2. Light, neutral colors. Not everyone gets a choice when setting up a home studio, and organic lighting may be sparse in your work environment. If so, banish the dark with light, neutral paint colors. This will brighten up your distance immediately. The organic light that will come in will reflect off the walls and also help eliminate unpleasant shadows. White walls also make for a great blank canvas for adding brilliant and intriguing artwork and ornamental pieces.
This workplace would look much less inviting if the cabinetry and walls were darker.
3. Flexible work surfaces. When contemplating furniture, I recommend pieces that provide you the most flexibility. Large, horizontal tabletops can function as a desk, a sewing channel, an easel — whatever you want them to be. If you have a smaller space, try to fit in one larger surface that can multitask for you.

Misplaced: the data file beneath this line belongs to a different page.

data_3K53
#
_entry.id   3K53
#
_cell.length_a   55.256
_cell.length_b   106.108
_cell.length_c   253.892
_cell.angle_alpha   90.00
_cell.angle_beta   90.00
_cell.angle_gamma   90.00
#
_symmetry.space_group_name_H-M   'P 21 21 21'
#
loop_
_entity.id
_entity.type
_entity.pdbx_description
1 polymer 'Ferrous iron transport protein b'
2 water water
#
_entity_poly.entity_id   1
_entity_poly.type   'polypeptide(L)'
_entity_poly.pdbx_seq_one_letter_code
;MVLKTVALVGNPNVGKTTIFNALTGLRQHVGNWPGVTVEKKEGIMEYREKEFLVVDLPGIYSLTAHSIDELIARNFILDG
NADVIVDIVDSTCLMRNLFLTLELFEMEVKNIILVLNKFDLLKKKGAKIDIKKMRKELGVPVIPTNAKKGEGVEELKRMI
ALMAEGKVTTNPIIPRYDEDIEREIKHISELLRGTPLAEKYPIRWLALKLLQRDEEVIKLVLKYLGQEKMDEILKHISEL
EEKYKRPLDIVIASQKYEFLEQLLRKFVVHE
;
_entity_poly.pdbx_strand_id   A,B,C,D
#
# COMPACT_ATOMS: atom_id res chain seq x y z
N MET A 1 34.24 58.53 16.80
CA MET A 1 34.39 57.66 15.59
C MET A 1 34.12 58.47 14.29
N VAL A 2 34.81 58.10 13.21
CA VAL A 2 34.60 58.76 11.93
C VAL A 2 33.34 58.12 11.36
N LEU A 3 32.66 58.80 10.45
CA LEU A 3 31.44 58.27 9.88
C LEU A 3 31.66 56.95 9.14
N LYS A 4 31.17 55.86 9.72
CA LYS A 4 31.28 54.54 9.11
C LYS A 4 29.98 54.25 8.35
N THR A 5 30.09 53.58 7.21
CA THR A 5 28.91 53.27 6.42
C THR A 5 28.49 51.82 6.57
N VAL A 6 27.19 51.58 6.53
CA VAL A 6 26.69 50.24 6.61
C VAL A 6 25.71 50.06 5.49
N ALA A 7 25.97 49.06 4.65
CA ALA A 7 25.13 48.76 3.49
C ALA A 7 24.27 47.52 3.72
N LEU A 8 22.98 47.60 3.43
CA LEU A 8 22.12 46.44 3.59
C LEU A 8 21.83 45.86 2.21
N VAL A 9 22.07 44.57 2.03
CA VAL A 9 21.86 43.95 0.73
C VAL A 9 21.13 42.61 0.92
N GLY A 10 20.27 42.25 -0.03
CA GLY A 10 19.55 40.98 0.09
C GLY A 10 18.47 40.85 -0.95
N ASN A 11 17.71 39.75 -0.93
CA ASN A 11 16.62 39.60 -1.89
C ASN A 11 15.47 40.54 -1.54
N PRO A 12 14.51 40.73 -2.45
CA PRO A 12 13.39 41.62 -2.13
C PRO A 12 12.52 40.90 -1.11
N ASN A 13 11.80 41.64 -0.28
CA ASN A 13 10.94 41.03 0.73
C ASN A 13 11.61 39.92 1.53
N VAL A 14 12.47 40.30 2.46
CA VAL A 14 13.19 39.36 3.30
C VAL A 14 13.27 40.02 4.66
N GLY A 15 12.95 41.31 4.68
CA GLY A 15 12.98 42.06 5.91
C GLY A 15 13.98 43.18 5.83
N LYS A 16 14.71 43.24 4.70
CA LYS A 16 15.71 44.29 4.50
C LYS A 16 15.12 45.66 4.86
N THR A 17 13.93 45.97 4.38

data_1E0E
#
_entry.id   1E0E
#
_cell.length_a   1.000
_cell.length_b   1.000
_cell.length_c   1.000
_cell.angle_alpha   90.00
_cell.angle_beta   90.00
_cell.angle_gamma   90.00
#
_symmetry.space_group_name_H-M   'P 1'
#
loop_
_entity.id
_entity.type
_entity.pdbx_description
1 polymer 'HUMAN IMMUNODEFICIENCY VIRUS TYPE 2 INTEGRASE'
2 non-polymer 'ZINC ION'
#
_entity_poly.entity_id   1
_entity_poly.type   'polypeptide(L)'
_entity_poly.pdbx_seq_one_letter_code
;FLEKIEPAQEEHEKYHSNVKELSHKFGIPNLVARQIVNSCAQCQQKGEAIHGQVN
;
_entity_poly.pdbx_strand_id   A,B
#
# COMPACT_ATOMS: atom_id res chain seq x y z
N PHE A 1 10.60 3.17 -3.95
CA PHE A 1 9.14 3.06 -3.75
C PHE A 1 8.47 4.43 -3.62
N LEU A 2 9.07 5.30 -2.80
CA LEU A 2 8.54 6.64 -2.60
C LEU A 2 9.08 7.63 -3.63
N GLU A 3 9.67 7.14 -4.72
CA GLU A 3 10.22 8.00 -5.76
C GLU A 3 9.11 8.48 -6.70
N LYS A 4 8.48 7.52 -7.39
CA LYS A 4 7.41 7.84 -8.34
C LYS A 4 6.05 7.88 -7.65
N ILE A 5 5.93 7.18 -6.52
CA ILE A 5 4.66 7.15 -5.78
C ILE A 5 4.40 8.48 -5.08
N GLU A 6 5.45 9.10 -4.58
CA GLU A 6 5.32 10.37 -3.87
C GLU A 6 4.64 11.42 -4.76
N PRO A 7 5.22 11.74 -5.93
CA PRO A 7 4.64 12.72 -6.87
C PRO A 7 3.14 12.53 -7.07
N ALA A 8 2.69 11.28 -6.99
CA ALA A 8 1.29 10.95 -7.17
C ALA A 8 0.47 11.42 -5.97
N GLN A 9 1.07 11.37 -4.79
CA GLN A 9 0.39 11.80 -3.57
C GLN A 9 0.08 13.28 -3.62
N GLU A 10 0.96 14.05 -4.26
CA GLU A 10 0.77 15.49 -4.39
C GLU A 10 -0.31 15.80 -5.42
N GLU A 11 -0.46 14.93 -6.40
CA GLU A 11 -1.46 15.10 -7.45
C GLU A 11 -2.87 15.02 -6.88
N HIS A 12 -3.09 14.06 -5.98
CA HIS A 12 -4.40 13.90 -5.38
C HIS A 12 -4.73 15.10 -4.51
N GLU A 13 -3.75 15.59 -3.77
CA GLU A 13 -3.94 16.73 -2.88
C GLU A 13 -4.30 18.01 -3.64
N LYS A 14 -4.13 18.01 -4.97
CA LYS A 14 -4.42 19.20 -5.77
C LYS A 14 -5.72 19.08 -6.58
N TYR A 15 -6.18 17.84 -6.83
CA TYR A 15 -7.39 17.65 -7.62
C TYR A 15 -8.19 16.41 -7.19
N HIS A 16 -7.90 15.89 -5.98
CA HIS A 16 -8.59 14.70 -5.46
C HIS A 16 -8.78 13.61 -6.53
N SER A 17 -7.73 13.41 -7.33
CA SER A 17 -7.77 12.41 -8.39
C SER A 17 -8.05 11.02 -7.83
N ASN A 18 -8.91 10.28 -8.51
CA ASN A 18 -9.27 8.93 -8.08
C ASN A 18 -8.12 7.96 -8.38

Try to not clutter this surface too much. It’s helpful if you can quickly and easily clear everything away.
Drafting desks are a great, flexible solution. Use them flat when needed, but prop up them to conserve space the rest of the moment.
4. Furniture that moves. Nothing produces a space more elastic compared to the option to move furniture around easily. Buy a few pieces on wheels or add rollers to your current furniture, such as this combination work surface and storage solution.
I have a worktop on wheels that usually sits like an island at the center of the studio. However, I immediately push it out of the way when my work calls for more room. I am able to leave one project on such surface and come back to it afterwards, and the project is right where I left off.